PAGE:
But there’s this thing about beauty; it’s just not as much fun as- well, fun.
If you can conjure the genies of sexuality (Femme Rochas), sensuality (Miller Harris L’Air de Rien), ambiguity (Guerlain- Jicky; Mick Jagger wore it, QED), wickedness (Caron’s Narcisse Noir), beauty (Guerlain Chamade), melancholy (Guerlain L’Heure Bleue), reverie,(Chanel Bel Respiro) sleepiness ( de Nicolai Cologne Sologne), heat (Dior’s Fahrenheit), cold (Hermes, Terre d’Hermes) clubbing at three a.m. in Paris (Kurkidjian Absolue Pour Le Soir), then why, oh why can’t you cram a laugh into a bottle?
The answer, in a word, is spontaneity. That incomprehensible magic that makes things, people and places come alive in a whirl of charm is given to few people and few things. It’s the reason why we love our favorite comedians as much as we do. A beauty may delight the eye, but we soon get bored of her sitting cross legged on her marble plinth filing her nails. We’re all out looking not just for a good time, but for the time of our lives, and the people who give this to us are rare and unpredictable. Same with perfume, it’s pretty hard to bottle a great party, but if you could, how much money would you rake in?
How many have I come across in all the years I’ve been smelling perfume? Not many. Beauty is nothing by comparison. I can reel off the names of dozens of gorgeous perfume compositions – but fun? That’s hard.
One that does actually make me smirk is not new, but is to my mind a prank on the business end of an atomizer: Fifi Chachnil. It’s such a ridiculosity of a pink foo-foo bottle in which there is a sweet vanilla amber perfume sloshing about. Fifi is almost as much of a cliché as that bottle until you hit the dry-down and…wait for it… it’s a cigar! You thought you were such a girl and surprise, surprise, surprise! You turn out to be a middle aged man with a paunch and a Havana in that bubblegum pink peignoir.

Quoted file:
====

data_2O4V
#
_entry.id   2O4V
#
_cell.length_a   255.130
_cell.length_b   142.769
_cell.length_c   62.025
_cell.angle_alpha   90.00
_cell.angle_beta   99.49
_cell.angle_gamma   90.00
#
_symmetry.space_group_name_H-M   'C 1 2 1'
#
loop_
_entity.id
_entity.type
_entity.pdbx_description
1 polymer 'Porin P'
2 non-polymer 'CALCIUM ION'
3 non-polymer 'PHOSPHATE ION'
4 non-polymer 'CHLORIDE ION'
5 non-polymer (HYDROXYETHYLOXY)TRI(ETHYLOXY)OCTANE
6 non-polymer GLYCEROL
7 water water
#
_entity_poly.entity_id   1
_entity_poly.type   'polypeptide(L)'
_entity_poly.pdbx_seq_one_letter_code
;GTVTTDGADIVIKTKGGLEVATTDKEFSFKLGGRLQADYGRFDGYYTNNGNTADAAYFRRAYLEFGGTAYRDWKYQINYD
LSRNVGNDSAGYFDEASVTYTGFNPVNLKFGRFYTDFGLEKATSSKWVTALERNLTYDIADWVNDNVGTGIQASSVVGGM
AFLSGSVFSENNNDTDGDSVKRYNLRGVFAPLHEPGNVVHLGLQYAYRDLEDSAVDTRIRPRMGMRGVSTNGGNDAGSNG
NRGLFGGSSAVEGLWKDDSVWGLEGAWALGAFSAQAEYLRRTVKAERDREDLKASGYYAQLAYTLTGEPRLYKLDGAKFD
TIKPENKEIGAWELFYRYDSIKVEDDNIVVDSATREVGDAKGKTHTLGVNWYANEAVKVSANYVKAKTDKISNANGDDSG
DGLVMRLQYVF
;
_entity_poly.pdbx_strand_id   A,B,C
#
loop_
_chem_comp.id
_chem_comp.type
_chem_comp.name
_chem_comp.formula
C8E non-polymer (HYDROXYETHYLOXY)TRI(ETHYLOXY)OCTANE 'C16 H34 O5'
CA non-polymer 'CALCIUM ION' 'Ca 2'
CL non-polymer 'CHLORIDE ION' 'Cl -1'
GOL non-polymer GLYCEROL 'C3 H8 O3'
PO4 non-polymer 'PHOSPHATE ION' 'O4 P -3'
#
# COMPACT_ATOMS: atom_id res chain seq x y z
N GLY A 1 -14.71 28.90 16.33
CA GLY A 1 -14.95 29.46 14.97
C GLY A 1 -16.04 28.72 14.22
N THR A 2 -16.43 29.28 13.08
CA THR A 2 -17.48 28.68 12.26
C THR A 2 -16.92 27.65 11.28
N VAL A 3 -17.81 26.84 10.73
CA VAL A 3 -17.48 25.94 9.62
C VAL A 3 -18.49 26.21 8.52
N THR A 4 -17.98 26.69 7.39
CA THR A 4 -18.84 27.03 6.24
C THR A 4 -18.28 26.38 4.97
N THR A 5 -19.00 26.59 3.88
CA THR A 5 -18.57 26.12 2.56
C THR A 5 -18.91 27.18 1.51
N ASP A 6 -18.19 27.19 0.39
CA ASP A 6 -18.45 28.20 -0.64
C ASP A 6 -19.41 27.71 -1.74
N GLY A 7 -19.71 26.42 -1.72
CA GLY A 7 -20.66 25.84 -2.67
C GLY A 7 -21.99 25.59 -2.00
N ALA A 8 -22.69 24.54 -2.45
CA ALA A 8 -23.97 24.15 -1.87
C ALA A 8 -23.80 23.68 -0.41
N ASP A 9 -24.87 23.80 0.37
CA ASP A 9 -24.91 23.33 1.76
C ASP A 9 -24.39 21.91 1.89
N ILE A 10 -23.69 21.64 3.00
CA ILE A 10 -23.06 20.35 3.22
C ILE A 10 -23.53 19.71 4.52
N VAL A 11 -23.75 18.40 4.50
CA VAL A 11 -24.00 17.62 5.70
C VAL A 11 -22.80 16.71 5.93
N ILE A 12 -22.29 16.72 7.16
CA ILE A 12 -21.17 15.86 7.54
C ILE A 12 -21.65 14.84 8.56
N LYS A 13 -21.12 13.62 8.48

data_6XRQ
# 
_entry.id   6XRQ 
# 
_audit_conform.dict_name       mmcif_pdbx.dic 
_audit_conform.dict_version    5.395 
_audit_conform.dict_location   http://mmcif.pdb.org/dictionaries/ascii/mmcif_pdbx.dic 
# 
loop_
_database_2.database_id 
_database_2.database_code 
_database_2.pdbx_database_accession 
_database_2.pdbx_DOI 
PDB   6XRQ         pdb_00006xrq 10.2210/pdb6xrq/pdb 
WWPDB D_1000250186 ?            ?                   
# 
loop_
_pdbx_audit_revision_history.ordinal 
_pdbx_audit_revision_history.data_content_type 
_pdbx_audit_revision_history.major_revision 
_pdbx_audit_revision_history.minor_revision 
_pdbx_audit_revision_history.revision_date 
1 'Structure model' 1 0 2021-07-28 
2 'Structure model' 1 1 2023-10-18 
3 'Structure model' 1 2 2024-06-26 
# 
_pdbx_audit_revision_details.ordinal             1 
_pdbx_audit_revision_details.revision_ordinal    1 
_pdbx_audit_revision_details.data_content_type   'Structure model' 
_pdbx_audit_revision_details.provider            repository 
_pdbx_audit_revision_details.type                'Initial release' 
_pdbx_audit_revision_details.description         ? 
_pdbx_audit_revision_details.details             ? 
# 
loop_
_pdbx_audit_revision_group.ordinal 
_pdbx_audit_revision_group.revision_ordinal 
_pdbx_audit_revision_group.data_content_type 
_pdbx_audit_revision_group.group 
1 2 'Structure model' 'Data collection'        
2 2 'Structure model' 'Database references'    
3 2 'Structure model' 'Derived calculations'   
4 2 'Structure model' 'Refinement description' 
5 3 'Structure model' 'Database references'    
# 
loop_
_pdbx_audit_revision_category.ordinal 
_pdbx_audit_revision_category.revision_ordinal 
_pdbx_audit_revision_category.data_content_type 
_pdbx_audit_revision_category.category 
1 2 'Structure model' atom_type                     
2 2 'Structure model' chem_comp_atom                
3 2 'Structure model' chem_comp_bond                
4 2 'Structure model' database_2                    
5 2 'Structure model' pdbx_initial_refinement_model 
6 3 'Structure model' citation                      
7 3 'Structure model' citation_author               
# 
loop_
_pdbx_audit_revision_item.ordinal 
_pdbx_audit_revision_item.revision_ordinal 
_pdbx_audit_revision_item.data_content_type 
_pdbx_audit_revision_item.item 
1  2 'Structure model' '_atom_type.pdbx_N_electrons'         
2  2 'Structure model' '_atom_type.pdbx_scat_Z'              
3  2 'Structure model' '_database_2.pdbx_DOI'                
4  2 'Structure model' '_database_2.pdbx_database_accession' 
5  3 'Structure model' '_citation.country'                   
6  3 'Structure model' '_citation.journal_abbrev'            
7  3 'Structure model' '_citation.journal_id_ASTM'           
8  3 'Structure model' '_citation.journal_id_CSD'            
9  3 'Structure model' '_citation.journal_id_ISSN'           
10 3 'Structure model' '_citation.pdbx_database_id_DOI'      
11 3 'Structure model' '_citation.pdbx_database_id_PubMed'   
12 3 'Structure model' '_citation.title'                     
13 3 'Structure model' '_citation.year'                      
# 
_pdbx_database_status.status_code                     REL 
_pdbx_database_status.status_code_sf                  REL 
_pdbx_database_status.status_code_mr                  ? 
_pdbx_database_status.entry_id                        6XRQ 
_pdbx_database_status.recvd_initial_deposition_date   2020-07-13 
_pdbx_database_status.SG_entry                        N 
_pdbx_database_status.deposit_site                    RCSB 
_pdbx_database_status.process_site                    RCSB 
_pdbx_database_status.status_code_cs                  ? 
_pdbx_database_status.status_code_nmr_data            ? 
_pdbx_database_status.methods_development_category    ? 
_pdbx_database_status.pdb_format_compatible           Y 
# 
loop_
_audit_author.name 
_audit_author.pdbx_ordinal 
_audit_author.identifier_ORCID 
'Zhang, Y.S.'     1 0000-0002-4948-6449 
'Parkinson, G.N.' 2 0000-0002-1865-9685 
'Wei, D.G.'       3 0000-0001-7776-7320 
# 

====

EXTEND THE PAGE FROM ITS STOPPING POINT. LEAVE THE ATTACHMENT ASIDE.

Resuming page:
Fifi is, in short a cross dressing moment designed to ambush the unwary general public.
It’s cute effort, but no cigar in my opinion. Then there are perfumes that actually mimic euphoria. Joy does until you hit the civet that’s scattered on runway like a box of nails, and that tends to bring Joy back down to earth before it achieves lift off, until that moment though, Joy is well named.
Similarly the big fruity umbrella that shoots up every time you spray Badgely Mischka is perfume as silly fun, being the kind of umbrella you’d unfurl if you worked on a unicycle for Barnum and Bailey, but then you’re left gripping a thin umbrella stick of a dry-down in the middle of a tight rope run, pedaling for dear life. Most of the brilliant ebullience of the formula is dissipated, and the whole ridiculous thing just loses its momentum with you still perched on it. What the hey, though, you knew that what goes up comes down before you got the rainbow wig on.
Chanel 22 has always struck me as being a bit of a party girl. Along with Caron’s Royal Bain de Champagne, it evokes those evenings when there’s no curfew and no shortage of bubbly. At its best, and when it works on your skin, it’s an impromptu drag race between two fishtailing Rolls with empty Bollinger bottles clinking about your feet.
In short, a P.G. Wodehouse plot in liquid solution. If Chanel No.22 doesn’t work on you, alternatively, it can smell as ghastly as all that champagne tossed back up on the Rolls’ carpeting.
By contrast something like Gucci Rush, more or less created for clubbing seems rather thin and staid, standing on the curb and priggishly pointing at its wrist watch.
But then, as we know, perfume is a serious business.